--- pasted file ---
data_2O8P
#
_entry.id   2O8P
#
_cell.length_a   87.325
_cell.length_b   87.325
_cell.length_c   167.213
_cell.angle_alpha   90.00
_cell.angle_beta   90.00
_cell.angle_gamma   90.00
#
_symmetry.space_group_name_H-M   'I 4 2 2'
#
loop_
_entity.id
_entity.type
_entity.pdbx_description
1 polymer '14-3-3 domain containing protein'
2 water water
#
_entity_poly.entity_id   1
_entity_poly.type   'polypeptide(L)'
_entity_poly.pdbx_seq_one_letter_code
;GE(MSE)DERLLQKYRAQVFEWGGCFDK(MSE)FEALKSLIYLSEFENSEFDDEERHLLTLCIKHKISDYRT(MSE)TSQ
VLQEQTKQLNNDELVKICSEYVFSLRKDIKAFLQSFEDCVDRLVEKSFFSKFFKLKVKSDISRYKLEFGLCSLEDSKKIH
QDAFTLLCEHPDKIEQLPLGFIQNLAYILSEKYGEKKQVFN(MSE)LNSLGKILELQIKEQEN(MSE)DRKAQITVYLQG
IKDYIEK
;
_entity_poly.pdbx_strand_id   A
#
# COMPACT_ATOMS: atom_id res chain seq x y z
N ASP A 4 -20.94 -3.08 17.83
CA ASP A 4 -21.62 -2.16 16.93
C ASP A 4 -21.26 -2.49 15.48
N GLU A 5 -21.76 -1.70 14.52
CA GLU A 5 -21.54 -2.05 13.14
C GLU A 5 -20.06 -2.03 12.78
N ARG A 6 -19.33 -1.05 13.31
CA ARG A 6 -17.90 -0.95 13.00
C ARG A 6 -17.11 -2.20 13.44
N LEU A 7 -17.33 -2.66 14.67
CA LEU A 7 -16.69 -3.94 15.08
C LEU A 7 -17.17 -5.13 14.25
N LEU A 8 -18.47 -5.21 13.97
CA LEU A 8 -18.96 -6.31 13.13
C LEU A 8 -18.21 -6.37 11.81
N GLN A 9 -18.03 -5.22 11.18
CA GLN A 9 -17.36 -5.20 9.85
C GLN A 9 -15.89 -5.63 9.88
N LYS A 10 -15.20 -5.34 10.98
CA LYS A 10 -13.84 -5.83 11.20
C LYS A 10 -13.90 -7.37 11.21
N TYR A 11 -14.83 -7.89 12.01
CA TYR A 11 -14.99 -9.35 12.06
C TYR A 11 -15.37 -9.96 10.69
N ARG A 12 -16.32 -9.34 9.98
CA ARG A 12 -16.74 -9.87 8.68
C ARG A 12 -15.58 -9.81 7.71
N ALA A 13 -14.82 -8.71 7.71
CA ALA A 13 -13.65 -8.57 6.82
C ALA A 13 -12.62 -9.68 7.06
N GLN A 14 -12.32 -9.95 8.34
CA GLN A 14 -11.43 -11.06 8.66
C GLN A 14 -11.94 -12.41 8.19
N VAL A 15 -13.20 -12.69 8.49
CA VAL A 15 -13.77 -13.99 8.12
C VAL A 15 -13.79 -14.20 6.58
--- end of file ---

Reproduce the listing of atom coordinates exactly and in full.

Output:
data_2O8P
#
_entry.id   2O8P
#
_cell.length_a   87.325
_cell.length_b   87.325
_cell.length_c   167.213
_cell.angle_alpha   90.00
_cell.angle_beta   90.00
_cell.angle_gamma   90.00
#
_symmetry.space_group_name_H-M   'I 4 2 2'
#
loop_
_entity.id
_entity.type
_entity.pdbx_description
1 polymer '14-3-3 domain containing protein'
2 water water
#
_entity_poly.entity_id   1
_entity_poly.type   'polypeptide(L)'
_entity_poly.pdbx_seq_one_letter_code
;GE(MSE)DERLLQKYRAQVFEWGGCFDK(MSE)FEALKSLIYLSEFENSEFDDEERHLLTLCIKHKISDYRT(MSE)TSQ
VLQEQTKQLNNDELVKICSEYVFSLRKDIKAFLQSFEDCVDRLVEKSFFSKFFKLKVKSDISRYKLEFGLCSLEDSKKIH
QDAFTLLCEHPDKIEQLPLGFIQNLAYILSEKYGEKKQVFN(MSE)LNSLGKILELQIKEQEN(MSE)DRKAQITVYLQG
IKDYIEK
;
_entity_poly.pdbx_strand_id   A
#
# COMPACT_ATOMS: atom_id res chain seq x y z
N ASP A 4 -20.94 -3.08 17.83
CA ASP A 4 -21.62 -2.16 16.93
C ASP A 4 -21.26 -2.49 15.48
N GLU A 5 -21.76 -1.70 14.52
CA GLU A 5 -21.54 -2.05 13.14
C GLU A 5 -20.06 -2.03 12.78
N ARG A 6 -19.33 -1.05 13.31
CA ARG A 6 -17.90 -0.95 13.00
C ARG A 6 -17.11 -2.20 13.44
N LEU A 7 -17.33 -2.66 14.67
CA LEU A 7 -16.69 -3.94 15.08
C LEU A 7 -17.17 -5.13 14.25
N LEU A 8 -18.47 -5.21 13.97
CA LEU A 8 -18.96 -6.31 13.13
C LEU A 8 -18.21 -6.37 11.81
N GLN A 9 -18.03 -5.22 11.18
CA GLN A 9 -17.36 -5.20 9.85
C GLN A 9 -15.89 -5.63 9.88
N LYS A 10 -15.20 -5.34 10.98
CA LYS A 10 -13.84 -5.83 11.20
C LYS A 10 -13.90 -7.37 11.21
N TYR A 11 -14.83 -7.89 12.01
CA TYR A 11 -14.99 -9.35 12.06
C TYR A 11 -15.37 -9.96 10.69
N ARG A 12 -16.32 -9.34 9.98
CA ARG A 12 -16.74 -9.87 8.68
C ARG A 12 -15.58 -9.81 7.71
N ALA A 13 -14.82 -8.71 7.71
CA ALA A 13 -13.65 -8.57 6.82
C ALA A 13 -12.62 -9.68 7.06
N GLN A 14 -12.32 -9.95 8.34
CA GLN A 14 -11.43 -11.06 8.66
C GLN A 14 -11.94 -12.41 8.19
N VAL A 15 -13.20 -12.69 8.49
CA VAL A 15 -13.77 -13.99 8.12
C VAL A 15 -13.79 -14.20 6.58